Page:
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Thread: placement new question

  1. #1
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    Default placement new question

    Hello all.

    I need to allocate memory at address 0x1051C5180 for about 4096 byte.
    Please advice me.

    i try this code but failed to compile

    Qt Code:
    1. char *address =(char*)0x1051C5180;
    2. unsigned char *ptr = new (address) unsigned char[4096];
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    Thank.

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    Default Re: placement new question

    Quote Originally Posted by Teerayoot View Post
    I need to allocate memory at address 0x1051C5180 for about 4096 byte.
    I'm afraid there is just NO way to allocate memory at a pre-determined location unless your playing with very low-level and platform dependent stuff (or maybe developping a kernel yourself, whatever...). Placement new is nothing but a convinient way to call a constructor on a pre-allocated memory area... It's not because you want to use an address that it will be free for use (it might even be out of range and cause a segmentation fault...). The best you can do is allocate memory through malloc(), calloc(), mmap()... and feed it to placement new...
    Current Qt projects : QCodeEdit, RotiDeCode

  3. The following user says thank you to fullmetalcoder for this useful post:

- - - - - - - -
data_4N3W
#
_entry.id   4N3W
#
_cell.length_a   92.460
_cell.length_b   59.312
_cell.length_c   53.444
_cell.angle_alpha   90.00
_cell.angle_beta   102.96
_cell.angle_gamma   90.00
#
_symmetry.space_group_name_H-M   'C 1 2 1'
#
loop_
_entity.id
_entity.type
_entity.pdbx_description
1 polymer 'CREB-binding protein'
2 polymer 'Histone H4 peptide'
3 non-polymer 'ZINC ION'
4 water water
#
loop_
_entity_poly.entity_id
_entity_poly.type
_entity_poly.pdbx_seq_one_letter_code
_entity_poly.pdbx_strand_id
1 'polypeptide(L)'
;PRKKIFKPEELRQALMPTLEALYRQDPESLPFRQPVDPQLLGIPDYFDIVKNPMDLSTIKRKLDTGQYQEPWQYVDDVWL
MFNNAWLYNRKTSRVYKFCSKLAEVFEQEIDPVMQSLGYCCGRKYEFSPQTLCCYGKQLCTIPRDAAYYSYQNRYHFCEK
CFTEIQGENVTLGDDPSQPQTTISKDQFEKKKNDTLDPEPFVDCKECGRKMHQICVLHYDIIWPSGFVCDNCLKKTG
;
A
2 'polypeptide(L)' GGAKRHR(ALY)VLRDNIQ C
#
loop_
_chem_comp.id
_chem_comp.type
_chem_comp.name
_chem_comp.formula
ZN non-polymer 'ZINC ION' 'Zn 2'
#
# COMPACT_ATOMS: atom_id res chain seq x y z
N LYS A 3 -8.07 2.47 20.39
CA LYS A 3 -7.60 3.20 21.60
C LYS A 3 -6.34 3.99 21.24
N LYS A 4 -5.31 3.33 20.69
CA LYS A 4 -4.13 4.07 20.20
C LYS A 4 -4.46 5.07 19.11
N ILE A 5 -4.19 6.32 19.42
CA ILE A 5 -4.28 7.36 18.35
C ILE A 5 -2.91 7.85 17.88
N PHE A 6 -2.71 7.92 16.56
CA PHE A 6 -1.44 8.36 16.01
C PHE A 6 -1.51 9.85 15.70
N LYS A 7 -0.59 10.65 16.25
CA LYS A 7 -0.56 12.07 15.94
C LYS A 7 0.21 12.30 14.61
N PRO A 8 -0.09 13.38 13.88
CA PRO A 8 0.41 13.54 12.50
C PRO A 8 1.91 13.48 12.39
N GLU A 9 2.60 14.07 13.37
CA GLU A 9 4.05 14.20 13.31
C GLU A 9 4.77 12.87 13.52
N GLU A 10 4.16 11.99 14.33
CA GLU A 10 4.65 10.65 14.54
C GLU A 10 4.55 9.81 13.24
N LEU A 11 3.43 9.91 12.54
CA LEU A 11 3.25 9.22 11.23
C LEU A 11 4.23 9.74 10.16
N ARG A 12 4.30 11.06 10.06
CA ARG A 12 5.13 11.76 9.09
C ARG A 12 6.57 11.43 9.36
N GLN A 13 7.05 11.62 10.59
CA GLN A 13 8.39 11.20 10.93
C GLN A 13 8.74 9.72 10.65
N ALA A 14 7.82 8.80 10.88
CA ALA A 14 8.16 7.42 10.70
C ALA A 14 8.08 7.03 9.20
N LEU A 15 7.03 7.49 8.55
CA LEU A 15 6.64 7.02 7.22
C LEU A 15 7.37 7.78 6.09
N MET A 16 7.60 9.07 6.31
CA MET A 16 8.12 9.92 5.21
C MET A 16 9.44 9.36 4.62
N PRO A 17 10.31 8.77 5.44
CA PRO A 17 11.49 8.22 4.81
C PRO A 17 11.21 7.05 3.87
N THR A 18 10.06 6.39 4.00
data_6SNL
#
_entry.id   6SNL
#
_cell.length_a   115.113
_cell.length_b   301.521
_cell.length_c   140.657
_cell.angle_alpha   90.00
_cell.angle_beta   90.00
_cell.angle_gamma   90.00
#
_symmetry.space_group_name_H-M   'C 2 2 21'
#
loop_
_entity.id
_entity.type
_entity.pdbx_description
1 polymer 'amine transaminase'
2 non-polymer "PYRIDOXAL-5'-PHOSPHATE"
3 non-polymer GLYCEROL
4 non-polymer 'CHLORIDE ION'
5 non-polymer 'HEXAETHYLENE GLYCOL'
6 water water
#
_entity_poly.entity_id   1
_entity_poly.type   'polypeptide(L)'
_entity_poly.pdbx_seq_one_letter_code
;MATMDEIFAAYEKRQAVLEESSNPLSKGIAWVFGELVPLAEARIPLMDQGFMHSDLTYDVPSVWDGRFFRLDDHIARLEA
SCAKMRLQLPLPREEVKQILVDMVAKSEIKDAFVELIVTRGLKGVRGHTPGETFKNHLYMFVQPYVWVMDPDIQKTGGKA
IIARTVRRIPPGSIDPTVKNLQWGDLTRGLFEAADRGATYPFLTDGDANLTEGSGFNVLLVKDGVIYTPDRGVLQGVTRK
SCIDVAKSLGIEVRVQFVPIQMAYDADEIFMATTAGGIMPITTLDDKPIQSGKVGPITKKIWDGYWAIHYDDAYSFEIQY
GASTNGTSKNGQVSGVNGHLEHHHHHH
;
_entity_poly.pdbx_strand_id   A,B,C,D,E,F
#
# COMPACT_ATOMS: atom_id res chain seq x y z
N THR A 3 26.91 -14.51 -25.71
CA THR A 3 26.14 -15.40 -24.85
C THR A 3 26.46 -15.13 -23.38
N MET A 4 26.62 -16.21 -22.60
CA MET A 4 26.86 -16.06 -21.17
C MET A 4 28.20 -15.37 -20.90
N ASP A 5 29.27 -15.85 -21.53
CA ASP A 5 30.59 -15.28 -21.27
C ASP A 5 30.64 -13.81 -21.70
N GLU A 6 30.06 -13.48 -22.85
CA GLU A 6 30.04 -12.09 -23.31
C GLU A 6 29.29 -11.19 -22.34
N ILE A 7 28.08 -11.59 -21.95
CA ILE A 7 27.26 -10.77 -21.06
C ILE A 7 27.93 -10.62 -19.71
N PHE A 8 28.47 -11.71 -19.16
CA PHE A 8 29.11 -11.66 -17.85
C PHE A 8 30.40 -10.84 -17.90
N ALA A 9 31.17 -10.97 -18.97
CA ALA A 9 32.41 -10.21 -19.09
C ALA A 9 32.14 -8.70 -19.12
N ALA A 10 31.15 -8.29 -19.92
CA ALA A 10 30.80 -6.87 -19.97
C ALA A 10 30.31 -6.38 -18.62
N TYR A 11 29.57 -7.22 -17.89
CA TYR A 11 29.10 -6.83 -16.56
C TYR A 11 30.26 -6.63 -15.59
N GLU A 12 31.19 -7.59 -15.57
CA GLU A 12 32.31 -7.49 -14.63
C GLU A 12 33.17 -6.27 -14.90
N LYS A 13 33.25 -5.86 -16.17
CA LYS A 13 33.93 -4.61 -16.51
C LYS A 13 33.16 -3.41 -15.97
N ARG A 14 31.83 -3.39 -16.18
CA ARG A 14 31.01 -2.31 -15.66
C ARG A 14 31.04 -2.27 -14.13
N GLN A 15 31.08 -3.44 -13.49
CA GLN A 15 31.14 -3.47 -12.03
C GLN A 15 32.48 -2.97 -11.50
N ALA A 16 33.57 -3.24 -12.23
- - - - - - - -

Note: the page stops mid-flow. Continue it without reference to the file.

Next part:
Teerayoot (23rd May 2007)

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    Default Re: placement new question

    Are you sure you need to allocate memory at that location?
    If you need to use a fixed address it is probable that the memory is already allocated/usable. If so, just assign it to a pointer and access it.
    If you should need to construct an object without allocating any memory, then placement new is what you want.

    (I've never seen memory to be allocated at a fixed address. Not sure if that is possible at all.)

    So, assuming you have the address in location:
    void *location = ...;
    MyObject * pObj = new (location) MyObject(...);

    HTH
    Christoph

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    Default Re: placement new question

    Quote Originally Posted by caduel View Post
    (I've never seen memory to be allocated at a fixed address. Not sure if that is possible at all.)
    You can allocate a block of memory and ask the system to assign it to a desired virtual address in your process memory space. So if that is what is required, it is possible, but hardly usable. If the thread starter means the physical address of the memory then only the os kernel can do that. Userspace processes don't have access to physical addresses.

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